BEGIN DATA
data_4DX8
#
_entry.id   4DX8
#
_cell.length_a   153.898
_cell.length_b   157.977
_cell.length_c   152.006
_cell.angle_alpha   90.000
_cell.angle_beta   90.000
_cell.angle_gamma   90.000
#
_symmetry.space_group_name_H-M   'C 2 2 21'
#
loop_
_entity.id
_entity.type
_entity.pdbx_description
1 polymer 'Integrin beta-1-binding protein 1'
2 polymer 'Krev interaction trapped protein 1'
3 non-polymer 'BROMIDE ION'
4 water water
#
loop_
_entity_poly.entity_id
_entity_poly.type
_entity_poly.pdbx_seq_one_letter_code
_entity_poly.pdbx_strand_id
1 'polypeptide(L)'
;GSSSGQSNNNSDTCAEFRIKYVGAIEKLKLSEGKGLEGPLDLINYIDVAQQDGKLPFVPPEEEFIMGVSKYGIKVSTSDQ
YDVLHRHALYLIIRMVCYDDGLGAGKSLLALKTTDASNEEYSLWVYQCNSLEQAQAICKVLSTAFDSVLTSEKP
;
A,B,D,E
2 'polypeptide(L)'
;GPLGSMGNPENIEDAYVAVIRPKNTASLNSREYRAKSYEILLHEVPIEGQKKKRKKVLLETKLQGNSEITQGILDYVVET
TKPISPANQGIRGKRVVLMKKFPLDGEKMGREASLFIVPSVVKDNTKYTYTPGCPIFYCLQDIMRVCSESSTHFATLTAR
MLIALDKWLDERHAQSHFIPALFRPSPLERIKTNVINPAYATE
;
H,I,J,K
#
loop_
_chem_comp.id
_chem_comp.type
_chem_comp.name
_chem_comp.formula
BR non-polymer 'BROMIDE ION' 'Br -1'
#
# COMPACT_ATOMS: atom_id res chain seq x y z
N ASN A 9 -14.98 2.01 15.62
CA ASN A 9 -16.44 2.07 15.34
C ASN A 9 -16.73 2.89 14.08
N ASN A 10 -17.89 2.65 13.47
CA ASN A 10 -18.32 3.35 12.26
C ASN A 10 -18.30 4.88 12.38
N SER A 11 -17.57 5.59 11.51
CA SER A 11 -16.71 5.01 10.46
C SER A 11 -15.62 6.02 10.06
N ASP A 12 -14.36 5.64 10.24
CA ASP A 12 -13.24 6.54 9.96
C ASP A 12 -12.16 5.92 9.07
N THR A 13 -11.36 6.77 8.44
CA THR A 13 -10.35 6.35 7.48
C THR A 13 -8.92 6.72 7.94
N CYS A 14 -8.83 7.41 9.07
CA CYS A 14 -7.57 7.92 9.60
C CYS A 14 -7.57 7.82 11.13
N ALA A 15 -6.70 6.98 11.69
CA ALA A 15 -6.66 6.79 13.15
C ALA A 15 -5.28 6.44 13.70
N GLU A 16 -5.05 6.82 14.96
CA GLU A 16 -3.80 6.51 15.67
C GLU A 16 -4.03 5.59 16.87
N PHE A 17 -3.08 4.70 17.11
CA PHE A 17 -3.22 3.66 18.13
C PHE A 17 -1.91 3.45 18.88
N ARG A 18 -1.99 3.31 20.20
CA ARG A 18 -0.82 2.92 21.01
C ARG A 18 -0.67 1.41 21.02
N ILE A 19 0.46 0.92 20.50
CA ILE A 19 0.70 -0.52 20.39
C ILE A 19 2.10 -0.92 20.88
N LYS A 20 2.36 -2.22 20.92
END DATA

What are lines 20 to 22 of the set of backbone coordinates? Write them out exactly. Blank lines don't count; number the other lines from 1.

3 non-polymer 'BROMIDE ION'
4 water water
#